Our Healthy Lunches series continues with an exploration of Alzheimer’s disease. The most common cause of dementia, and one for which there is as yet no cure, little is currently known about its causes but we do know that Alzheimer’s Disease has far-reaching impacts on patients, their families and carers. Dr Gayle Doherty from the University of St Andrews will give an insight into recent research on the origins and ways to treat the disease while Puppetry in Dementia Care author Karrie Marshall will explain her interesting and intriguing belief in the role of creativity in caring for people with dementia.
Food for Thought lets you get your teeth into some science on your lunch break; this time tackling physical chemistry with respected popular science writer Prof Peter Atkins of the University of Oxford. In this bite-sized yet insightful introduction to a branch of chemistry often perceived as daunting Peter takes in physics, mathematics, quantum mechanics, thermodynamics and statistics, explaining in the process the cultural contributions physical chemistry has made to our understanding of the natural world.
Join Dr Watson and Nurse Treat It Better in our special teaching hospital as they meet a range of comedy patients who illustrate common ailments. This fast moving and hilarious show demonstrates how your body is put together and why it’s so important to keep it in shape.
Venue: Summerhall: Summerhall
Make your own enchanting expanding book out of folded paper, card and string. We'll provide recycled materials, and show you how to create your own unique book. Price includes entry to Edinburgh Mini Maker Faire
Venue: Summerhall: Dissection Room
Ever wondered how Triceratops trotted or Spinosaurus sprinted? If you’re an aspiring palæontologist, or just curious about the locomotion of long extinct beasties, join Dr Phil Manning (BBC One’s Walking With Dinosaurs) one of the UK’s leading dinosaur detectives to unpick how dinosaurs made their moves! Presented by The University of Manchester and The Science and Technology Facilities Council.
In the Far North of Sweden, Laponia is one of the best preserved wilderness areas in Europe but also home to the Sami People. How are conflicting interests between traditional reindeer-herders and conservationists being resolved? Film and discussion chaired by anthropologist Prof Tim Ingold, with live music from Jarnna.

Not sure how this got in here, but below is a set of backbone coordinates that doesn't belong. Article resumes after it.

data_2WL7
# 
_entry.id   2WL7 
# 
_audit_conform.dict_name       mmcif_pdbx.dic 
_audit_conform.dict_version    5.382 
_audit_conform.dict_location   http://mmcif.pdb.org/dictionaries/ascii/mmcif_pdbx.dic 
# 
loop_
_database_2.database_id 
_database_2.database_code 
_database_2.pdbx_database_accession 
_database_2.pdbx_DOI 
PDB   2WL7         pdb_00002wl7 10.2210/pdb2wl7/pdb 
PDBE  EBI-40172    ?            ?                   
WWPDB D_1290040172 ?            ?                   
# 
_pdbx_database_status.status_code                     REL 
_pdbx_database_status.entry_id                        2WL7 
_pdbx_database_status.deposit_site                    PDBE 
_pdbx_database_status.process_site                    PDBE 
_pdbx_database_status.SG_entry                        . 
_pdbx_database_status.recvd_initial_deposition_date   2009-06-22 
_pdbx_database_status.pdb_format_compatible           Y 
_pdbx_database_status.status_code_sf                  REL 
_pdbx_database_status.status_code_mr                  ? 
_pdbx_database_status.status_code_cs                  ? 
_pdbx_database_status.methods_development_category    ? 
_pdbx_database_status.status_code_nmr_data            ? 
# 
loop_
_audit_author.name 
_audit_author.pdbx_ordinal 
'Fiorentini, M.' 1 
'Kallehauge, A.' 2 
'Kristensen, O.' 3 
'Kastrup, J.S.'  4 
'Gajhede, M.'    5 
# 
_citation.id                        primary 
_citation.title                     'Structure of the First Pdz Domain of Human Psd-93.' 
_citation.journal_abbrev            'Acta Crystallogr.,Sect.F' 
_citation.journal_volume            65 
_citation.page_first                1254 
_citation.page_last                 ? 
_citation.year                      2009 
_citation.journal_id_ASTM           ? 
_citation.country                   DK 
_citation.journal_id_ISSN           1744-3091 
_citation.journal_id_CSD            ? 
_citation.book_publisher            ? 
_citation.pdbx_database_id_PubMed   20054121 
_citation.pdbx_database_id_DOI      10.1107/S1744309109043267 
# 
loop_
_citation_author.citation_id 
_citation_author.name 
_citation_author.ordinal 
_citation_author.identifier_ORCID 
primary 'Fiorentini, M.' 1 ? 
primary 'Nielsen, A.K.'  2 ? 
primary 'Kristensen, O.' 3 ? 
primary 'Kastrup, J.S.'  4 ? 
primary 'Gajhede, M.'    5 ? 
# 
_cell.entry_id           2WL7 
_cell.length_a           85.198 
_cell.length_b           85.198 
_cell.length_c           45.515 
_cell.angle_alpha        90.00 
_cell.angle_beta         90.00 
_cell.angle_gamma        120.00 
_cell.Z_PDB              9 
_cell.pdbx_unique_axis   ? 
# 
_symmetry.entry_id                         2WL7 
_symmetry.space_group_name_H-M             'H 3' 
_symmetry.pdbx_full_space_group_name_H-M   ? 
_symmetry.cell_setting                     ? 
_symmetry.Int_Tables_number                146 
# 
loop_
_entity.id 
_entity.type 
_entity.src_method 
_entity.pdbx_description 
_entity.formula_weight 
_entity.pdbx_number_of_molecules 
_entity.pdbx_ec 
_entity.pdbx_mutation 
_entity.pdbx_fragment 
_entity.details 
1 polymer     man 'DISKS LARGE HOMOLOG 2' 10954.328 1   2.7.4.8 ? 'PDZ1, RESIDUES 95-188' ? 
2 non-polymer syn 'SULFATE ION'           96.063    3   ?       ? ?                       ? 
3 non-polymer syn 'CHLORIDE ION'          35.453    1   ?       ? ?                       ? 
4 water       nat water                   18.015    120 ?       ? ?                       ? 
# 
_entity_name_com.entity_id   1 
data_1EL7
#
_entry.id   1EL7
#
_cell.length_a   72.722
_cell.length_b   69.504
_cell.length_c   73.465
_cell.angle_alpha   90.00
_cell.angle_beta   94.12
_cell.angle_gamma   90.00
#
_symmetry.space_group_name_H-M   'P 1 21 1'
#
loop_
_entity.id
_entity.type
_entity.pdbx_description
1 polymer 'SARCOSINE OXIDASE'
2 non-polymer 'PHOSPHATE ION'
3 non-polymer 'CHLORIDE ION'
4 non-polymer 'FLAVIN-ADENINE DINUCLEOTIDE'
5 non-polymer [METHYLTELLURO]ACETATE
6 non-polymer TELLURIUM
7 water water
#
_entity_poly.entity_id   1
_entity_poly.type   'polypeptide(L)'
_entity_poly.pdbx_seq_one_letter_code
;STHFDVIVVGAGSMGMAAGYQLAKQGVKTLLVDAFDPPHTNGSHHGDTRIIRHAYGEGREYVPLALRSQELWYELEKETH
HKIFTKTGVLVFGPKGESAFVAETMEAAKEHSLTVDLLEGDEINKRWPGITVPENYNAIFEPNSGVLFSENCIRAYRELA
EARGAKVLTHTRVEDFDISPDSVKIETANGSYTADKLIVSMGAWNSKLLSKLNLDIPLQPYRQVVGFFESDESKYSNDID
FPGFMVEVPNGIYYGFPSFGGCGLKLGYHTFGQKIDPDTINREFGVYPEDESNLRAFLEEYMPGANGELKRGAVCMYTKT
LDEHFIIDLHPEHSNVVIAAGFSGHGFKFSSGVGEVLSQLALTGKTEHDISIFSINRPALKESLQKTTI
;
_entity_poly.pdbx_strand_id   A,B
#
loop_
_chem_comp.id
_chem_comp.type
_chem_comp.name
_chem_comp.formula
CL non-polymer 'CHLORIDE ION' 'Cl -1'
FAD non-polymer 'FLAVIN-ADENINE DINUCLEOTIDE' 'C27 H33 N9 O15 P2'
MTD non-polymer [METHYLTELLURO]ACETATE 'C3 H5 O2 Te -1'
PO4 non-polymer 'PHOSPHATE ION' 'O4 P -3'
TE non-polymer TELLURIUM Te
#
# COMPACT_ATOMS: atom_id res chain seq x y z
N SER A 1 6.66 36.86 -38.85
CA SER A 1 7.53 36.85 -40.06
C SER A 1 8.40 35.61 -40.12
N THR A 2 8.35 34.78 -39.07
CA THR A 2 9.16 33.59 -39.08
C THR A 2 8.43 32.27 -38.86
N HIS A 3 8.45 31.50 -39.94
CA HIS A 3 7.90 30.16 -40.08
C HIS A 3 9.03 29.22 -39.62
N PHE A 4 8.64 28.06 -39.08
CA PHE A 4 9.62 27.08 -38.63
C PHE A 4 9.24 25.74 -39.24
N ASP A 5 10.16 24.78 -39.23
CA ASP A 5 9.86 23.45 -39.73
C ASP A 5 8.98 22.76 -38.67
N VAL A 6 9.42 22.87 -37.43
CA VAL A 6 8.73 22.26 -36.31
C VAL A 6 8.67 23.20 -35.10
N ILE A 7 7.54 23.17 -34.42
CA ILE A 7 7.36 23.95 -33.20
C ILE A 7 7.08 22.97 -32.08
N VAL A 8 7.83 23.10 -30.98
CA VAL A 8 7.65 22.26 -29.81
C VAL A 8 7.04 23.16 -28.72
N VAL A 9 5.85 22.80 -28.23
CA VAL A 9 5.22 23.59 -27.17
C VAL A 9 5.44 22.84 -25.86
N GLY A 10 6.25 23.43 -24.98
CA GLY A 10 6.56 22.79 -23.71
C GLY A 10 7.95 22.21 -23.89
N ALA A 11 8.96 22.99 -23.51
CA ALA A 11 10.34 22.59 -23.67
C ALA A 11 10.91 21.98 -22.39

Venue: Summerhall: Main Hall
A unique introduction to programming as you create your very own tartan using simple code. Print your design and take it home to show off your newfound programming knowledge to your family and friends. Great fun and no previous experience required.
Venue: Summerhall: Summerhall
Join us for a great introduction to the art of bookbinding. Use our collection of cereal boxes and scrap paper to hand-bind a mini notebook, to take home for your own use or as a lovely gift. Price includes entry to Edinburgh Mini Maker Faire
Comic books are filled with mutants; heroes and villains whose special abilities are genetic in their origin. Simon Watt tackles the big questions: what are real mutants like, and could we use genetics to make us superhuman? Presented by Ready, Steady, Science
What DO scientists read? And what role does literature play in contemporary scientific thought and practice? Drawing on results from the ongoing What Scientists Read project, acclaimed author Alastair Reynolds and BBC New Generation Thinker Dr Sarah Dillon will be joined by two of the project’s interviewees to discuss scientists’ reading habits. Submit your ‘bookshelfies’ in advance to email@example.com and join the discussion!